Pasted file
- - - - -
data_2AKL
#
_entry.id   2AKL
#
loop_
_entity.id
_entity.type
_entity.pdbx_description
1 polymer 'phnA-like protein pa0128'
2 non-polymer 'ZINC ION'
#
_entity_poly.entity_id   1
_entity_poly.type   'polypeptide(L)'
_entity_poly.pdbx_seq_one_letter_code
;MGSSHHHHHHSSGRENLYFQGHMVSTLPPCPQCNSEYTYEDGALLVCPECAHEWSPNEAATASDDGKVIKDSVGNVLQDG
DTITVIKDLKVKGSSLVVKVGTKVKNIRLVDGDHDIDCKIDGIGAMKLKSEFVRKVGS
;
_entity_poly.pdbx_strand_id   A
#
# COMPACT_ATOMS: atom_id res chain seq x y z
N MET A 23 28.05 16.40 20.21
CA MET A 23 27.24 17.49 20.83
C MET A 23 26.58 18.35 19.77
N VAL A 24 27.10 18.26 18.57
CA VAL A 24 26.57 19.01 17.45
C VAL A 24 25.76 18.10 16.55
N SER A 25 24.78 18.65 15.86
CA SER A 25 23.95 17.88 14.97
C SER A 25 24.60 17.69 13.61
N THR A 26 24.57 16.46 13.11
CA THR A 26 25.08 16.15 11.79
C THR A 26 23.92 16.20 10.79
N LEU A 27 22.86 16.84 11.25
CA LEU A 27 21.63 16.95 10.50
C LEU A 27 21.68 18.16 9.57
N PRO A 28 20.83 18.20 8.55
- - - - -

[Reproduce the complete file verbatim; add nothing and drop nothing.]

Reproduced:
data_2AKL
#
_entry.id   2AKL
#
loop_
_entity.id
_entity.type
_entity.pdbx_description
1 polymer 'phnA-like protein pa0128'
2 non-polymer 'ZINC ION'
#
_entity_poly.entity_id   1
_entity_poly.type   'polypeptide(L)'
_entity_poly.pdbx_seq_one_letter_code
;MGSSHHHHHHSSGRENLYFQGHMVSTLPPCPQCNSEYTYEDGALLVCPECAHEWSPNEAATASDDGKVIKDSVGNVLQDG
DTITVIKDLKVKGSSLVVKVGTKVKNIRLVDGDHDIDCKIDGIGAMKLKSEFVRKVGS
;
_entity_poly.pdbx_strand_id   A
#
# COMPACT_ATOMS: atom_id res chain seq x y z
N MET A 23 28.05 16.40 20.21
CA MET A 23 27.24 17.49 20.83
C MET A 23 26.58 18.35 19.77
N VAL A 24 27.10 18.26 18.57
CA VAL A 24 26.57 19.01 17.45
C VAL A 24 25.76 18.10 16.55
N SER A 25 24.78 18.65 15.86
CA SER A 25 23.95 17.88 14.97
C SER A 25 24.60 17.69 13.61
N THR A 26 24.57 16.46 13.11
CA THR A 26 25.08 16.15 11.79
C THR A 26 23.92 16.20 10.79
N LEU A 27 22.86 16.84 11.25
CA LEU A 27 21.63 16.95 10.50
C LEU A 27 21.68 18.16 9.57
N PRO A 28 20.83 18.20 8.55